Sunday, February 21, 2016

Parenting & Autism Journal - 6/17/2015

I found this old Autism Journal entry
that I wrote on June 17, 2015.
Now is as good a time as any to share it.



Let me preface this by explaining that I am sick today. I am stay in bed, play Fallout all day, desperately try to stay hydrated sick. I know I look like hell. I got up to get another glass of water. 

My 14 year old daughter:

Ewww. 
You look... eww. 
(Long pause) 
Are you okay? 


Other Mothers of Other 14 Year Olds would likely be upset by this. Not me. 


Me:

Yeah, I'm good. 

In my head: 

Be cool. Play it cool. Don't screw this up. Just stay calm and get back to bed. 

This is followed by the biggest smile I'm capable of and dancing a (sickly) near jig all the way back to bed while I try to contain my excitement. 

I don't know if her therapy is working or if she's just reacting positively to being home again, but this is huge. SHE NOTICED ME. She noticed I was in the room and she said actual words to me! She made eye contact! Zoey is on the Autism Spectrum. She's designated as "High/Low", which means that her level of functioning shifts between (you guessed it) high and low. When her routine is screwed up (say by traveling, as we did last week), she shifts to a lower level of functioning. This means we have to skip out on planned dinners, leave parties early, pull over to the side of the road for seemingly no reason for indeterminable lengths of time. It means we will do crazy things like hunting down a specific brand of toothpaste or Easy Mac or buying an entire bottle of laundry detergent and visiting a laundromat on vacation because we aren't willing to fight over how her (notably clean) socks smell to her. We pick our battles when things are low functioning. Safety is key. It's one of the first things to go.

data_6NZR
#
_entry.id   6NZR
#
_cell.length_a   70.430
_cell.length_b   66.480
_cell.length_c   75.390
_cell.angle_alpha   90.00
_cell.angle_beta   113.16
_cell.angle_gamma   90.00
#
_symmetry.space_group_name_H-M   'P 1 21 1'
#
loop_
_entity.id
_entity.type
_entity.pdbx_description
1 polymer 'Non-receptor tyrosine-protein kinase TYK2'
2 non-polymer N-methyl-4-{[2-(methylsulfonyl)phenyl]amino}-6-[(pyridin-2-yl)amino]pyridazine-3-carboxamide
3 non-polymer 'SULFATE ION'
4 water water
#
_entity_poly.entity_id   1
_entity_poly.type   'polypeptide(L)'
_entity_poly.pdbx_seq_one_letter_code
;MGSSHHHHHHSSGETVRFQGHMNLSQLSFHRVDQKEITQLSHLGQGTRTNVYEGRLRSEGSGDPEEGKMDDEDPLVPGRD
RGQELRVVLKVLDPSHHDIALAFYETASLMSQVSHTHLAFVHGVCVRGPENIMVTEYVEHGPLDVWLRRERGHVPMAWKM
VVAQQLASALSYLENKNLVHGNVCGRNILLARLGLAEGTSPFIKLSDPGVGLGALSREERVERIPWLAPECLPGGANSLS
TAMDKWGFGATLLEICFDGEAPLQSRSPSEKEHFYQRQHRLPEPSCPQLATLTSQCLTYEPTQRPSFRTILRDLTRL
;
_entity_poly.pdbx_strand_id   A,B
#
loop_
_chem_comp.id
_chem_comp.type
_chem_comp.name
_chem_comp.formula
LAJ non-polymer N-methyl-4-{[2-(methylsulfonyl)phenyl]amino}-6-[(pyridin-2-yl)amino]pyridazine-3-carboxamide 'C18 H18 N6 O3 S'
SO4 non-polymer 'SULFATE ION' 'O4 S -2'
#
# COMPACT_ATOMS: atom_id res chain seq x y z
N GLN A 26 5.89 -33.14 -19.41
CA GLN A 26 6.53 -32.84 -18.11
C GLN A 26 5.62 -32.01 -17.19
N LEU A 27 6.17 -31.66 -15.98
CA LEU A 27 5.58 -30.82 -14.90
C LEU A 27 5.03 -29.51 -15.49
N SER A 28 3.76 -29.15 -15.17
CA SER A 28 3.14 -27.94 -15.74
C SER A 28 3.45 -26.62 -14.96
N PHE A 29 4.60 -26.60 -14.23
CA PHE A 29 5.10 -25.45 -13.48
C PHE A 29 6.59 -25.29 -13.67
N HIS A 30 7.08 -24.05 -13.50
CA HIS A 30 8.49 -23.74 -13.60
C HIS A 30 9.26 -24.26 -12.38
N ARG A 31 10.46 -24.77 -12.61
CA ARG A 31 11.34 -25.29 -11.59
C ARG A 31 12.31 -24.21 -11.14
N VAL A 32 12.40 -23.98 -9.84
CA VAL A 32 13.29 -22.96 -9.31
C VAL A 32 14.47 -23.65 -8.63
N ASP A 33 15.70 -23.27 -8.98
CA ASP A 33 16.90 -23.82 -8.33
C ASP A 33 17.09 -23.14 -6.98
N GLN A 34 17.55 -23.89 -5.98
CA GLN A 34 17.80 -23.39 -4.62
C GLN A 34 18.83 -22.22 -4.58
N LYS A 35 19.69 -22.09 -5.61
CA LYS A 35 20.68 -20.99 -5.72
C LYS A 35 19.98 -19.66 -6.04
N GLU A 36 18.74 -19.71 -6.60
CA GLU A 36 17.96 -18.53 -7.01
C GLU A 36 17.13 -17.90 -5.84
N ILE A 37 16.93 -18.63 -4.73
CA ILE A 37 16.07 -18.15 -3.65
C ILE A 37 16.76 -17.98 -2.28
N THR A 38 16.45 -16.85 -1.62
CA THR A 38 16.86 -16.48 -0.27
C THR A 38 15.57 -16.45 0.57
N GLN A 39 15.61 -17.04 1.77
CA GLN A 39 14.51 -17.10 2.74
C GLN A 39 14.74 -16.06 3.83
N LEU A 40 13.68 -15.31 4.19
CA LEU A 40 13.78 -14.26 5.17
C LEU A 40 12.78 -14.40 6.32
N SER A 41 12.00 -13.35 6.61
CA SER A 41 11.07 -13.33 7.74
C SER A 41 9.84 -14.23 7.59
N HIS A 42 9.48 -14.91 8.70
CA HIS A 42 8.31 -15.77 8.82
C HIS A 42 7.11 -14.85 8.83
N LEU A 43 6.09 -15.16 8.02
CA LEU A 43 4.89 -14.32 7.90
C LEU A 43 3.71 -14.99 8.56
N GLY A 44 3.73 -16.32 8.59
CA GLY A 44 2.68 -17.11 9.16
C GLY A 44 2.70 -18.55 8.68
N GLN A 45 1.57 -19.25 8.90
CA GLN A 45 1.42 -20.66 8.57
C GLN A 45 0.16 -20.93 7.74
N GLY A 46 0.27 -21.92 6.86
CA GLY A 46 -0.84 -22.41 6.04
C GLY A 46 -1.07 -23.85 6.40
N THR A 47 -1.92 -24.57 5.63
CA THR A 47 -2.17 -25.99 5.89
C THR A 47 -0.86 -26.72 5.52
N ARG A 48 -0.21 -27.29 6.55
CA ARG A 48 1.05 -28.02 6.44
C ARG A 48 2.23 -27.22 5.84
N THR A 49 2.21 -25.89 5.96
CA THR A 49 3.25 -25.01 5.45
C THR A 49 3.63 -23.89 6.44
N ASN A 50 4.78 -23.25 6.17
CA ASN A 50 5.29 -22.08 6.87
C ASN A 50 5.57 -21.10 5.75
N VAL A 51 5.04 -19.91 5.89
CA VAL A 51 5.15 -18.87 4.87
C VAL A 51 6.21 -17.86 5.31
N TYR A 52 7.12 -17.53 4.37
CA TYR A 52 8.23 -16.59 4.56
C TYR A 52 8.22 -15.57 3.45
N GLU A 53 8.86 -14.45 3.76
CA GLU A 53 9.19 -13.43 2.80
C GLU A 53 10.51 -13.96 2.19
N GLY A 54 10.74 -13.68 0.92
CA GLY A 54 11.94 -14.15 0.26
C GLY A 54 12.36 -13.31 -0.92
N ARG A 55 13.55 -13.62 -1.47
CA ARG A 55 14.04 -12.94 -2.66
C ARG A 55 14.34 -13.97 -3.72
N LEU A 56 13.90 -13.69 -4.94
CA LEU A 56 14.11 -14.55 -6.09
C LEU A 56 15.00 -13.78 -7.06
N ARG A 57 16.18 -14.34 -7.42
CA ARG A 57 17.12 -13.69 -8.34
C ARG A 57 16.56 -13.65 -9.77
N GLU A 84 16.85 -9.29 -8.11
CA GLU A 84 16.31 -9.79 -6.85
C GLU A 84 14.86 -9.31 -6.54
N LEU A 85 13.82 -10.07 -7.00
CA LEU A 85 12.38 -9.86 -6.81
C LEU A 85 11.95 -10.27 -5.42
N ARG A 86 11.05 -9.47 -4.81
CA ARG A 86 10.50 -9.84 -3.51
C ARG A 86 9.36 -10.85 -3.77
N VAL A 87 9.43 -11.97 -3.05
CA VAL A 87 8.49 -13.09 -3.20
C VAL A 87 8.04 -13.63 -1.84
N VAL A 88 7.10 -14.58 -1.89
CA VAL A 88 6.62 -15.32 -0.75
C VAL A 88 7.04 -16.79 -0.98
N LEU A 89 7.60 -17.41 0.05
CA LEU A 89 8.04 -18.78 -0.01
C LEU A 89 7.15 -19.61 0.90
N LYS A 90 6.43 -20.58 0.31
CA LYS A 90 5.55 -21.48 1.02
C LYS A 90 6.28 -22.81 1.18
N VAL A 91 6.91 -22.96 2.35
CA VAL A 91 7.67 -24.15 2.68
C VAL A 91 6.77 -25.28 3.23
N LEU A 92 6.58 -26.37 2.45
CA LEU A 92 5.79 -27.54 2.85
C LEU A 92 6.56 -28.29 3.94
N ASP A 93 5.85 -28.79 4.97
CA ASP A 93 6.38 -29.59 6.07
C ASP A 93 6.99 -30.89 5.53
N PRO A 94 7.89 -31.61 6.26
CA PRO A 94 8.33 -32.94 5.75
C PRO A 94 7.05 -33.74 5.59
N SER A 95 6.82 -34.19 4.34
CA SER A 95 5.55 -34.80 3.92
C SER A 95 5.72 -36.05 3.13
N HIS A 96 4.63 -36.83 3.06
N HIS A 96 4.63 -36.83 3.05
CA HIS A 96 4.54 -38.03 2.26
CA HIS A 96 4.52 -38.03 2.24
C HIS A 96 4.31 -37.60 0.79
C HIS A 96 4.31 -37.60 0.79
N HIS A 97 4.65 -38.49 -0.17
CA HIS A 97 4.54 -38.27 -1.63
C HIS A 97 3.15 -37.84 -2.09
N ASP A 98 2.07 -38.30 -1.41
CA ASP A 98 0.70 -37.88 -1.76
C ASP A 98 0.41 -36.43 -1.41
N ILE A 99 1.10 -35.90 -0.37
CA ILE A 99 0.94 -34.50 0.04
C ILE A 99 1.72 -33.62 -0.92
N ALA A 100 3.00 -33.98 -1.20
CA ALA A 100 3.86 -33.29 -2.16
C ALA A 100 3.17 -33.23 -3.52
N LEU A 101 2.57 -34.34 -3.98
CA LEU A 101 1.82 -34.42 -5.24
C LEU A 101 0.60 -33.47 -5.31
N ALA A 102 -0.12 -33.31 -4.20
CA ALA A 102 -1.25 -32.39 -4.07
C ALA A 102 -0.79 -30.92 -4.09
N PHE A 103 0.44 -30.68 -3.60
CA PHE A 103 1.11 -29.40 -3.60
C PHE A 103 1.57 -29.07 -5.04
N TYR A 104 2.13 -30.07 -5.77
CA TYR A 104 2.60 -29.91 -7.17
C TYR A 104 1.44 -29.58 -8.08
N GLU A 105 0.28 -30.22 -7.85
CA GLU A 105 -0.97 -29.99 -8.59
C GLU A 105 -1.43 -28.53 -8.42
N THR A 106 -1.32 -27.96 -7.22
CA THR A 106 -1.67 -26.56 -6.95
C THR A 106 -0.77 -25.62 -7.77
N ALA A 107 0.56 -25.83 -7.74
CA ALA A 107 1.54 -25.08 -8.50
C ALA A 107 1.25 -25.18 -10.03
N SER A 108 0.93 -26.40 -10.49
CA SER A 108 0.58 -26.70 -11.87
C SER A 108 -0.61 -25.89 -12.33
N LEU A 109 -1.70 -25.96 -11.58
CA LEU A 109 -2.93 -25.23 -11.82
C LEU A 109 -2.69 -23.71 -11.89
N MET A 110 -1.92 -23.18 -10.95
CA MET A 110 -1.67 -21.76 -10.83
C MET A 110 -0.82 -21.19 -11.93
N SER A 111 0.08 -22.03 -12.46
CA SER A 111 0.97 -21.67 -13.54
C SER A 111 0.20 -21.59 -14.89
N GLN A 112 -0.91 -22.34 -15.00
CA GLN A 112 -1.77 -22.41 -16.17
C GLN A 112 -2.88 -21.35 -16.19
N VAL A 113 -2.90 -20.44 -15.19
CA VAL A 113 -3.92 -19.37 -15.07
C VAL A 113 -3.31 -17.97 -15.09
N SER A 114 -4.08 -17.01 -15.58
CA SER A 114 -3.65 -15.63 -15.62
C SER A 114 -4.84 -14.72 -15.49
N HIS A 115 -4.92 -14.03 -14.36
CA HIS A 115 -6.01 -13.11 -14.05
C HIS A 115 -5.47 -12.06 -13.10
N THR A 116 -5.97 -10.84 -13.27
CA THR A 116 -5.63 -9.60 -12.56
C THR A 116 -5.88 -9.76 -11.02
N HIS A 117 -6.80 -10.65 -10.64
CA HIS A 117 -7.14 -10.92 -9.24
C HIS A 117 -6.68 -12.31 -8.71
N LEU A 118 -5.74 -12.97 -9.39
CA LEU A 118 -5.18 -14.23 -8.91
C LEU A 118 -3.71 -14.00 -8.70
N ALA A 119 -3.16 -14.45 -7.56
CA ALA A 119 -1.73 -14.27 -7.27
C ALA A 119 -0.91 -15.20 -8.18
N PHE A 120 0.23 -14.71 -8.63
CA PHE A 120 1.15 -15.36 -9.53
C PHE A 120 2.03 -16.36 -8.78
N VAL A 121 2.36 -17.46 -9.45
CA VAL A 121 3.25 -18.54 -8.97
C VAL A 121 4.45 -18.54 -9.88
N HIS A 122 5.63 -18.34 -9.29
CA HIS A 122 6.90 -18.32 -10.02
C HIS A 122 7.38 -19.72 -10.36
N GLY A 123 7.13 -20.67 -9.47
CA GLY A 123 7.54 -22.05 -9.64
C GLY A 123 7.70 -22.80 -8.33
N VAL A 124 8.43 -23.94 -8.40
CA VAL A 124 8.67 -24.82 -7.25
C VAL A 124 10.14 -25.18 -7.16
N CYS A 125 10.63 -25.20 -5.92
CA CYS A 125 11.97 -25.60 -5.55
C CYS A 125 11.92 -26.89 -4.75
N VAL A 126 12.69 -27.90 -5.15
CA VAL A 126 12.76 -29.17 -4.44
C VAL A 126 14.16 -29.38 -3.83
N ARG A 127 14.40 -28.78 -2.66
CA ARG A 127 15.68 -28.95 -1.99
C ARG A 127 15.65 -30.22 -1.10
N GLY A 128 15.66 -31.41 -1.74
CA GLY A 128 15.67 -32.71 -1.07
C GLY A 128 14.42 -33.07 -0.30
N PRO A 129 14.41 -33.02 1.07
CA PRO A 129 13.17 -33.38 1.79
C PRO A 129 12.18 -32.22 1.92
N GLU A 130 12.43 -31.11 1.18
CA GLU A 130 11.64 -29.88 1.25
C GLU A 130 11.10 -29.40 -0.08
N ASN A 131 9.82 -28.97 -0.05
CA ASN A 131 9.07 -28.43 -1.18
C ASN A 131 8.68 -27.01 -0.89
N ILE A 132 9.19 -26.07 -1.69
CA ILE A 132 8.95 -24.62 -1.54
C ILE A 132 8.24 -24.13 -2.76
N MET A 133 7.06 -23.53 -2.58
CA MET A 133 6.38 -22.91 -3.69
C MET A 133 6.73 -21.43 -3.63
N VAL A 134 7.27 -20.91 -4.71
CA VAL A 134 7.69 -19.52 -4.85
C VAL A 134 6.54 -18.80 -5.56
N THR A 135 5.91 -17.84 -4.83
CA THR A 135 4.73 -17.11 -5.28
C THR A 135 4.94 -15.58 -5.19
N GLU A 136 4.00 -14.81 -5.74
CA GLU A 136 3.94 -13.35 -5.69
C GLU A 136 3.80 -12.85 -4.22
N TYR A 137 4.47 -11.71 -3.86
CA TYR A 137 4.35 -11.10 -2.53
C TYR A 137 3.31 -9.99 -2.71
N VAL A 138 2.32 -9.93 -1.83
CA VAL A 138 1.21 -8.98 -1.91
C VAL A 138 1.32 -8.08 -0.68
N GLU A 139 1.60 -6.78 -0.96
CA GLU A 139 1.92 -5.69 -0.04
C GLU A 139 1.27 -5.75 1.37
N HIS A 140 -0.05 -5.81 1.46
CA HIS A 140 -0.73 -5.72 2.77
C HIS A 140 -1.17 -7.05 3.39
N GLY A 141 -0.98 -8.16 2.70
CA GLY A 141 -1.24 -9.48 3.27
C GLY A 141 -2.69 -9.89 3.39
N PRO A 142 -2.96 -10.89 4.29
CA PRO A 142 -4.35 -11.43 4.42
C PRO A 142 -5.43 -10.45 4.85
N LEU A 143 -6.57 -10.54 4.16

A new friend that I work with online met us in Anaheim on Friday. Or rather, she met me and my younger daughter and my husband. Zoe had just given herself second degree burns with hot cocoa and was recovering in the hotel room. Her reflexes go first. We can see it. She stops making eye contact and then... yeah. When it gets bad enough, it's impossible to hide it. We've had people think we hide it because we're ashamed. That's not true. We hide it because it can make her a target for people who would do unspeakable things to someone who could not and would not defend themselves in any way. 

Low functioning days are awful. They rob us of our Zoey. I don't hate my Autistic daughter. I hate Autism. 

Today she's coming back up and the Autism is quelling back down. She's making eye contact and saying rude things.

I couldn't be more delighted by anything in the world. 

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